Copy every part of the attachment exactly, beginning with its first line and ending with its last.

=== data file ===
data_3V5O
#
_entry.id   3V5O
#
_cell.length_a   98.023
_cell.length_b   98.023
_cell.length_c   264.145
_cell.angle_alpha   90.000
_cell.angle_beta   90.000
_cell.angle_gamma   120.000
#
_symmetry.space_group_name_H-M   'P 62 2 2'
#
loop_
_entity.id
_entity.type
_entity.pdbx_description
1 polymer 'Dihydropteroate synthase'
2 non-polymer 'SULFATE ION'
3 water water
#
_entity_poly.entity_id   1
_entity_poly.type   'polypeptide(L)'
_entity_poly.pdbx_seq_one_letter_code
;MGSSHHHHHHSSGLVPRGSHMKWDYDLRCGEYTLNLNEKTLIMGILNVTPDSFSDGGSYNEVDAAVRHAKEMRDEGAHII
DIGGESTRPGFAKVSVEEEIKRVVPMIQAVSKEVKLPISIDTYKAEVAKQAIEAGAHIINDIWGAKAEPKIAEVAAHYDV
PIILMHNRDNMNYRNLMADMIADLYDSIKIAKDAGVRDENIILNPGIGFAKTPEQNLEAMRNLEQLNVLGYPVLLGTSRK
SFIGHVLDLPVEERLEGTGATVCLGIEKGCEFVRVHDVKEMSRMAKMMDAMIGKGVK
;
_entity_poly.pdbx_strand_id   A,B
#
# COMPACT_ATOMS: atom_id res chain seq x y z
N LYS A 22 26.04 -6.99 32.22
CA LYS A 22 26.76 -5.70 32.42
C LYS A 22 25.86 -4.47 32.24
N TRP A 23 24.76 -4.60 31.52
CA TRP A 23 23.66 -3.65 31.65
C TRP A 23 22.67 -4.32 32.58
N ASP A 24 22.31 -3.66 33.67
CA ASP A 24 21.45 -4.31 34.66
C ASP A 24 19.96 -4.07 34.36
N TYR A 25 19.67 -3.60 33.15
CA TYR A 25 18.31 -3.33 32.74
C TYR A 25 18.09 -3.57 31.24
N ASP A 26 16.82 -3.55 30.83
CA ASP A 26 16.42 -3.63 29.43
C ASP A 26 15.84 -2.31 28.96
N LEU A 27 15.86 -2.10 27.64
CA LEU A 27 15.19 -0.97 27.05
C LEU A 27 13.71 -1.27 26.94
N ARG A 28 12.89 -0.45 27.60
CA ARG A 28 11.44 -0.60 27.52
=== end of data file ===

data_3V5O
#
_entry.id   3V5O
#
_cell.length_a   98.023
_cell.length_b   98.023
_cell.length_c   264.145
_cell.angle_alpha   90.000
_cell.angle_beta   90.000
_cell.angle_gamma   120.000
#
_symmetry.space_group_name_H-M   'P 62 2 2'
#
loop_
_entity.id
_entity.type
_entity.pdbx_description
1 polymer 'Dihydropteroate synthase'
2 non-polymer 'SULFATE ION'
3 water water
#
_entity_poly.entity_id   1
_entity_poly.type   'polypeptide(L)'
_entity_poly.pdbx_seq_one_letter_code
;MGSSHHHHHHSSGLVPRGSHMKWDYDLRCGEYTLNLNEKTLIMGILNVTPDSFSDGGSYNEVDAAVRHAKEMRDEGAHII
DIGGESTRPGFAKVSVEEEIKRVVPMIQAVSKEVKLPISIDTYKAEVAKQAIEAGAHIINDIWGAKAEPKIAEVAAHYDV
PIILMHNRDNMNYRNLMADMIADLYDSIKIAKDAGVRDENIILNPGIGFAKTPEQNLEAMRNLEQLNVLGYPVLLGTSRK
SFIGHVLDLPVEERLEGTGATVCLGIEKGCEFVRVHDVKEMSRMAKMMDAMIGKGVK
;
_entity_poly.pdbx_strand_id   A,B
#
# COMPACT_ATOMS: atom_id res chain seq x y z
N LYS A 22 26.04 -6.99 32.22
CA LYS A 22 26.76 -5.70 32.42
C LYS A 22 25.86 -4.47 32.24
N TRP A 23 24.76 -4.60 31.52
CA TRP A 23 23.66 -3.65 31.65
C TRP A 23 22.67 -4.32 32.58
N ASP A 24 22.31 -3.66 33.67
CA ASP A 24 21.45 -4.31 34.66
C ASP A 24 19.96 -4.07 34.36
N TYR A 25 19.67 -3.60 33.15
CA TYR A 25 18.31 -3.33 32.74
C TYR A 25 18.09 -3.57 31.24
N ASP A 26 16.82 -3.55 30.83
CA ASP A 26 16.42 -3.63 29.43
C ASP A 26 15.84 -2.31 28.96
N LEU A 27 15.86 -2.10 27.64
CA LEU A 27 15.19 -0.97 27.05
C LEU A 27 13.71 -1.27 26.94
N ARG A 28 12.89 -0.45 27.60
CA ARG A 28 11.44 -0.60 27.52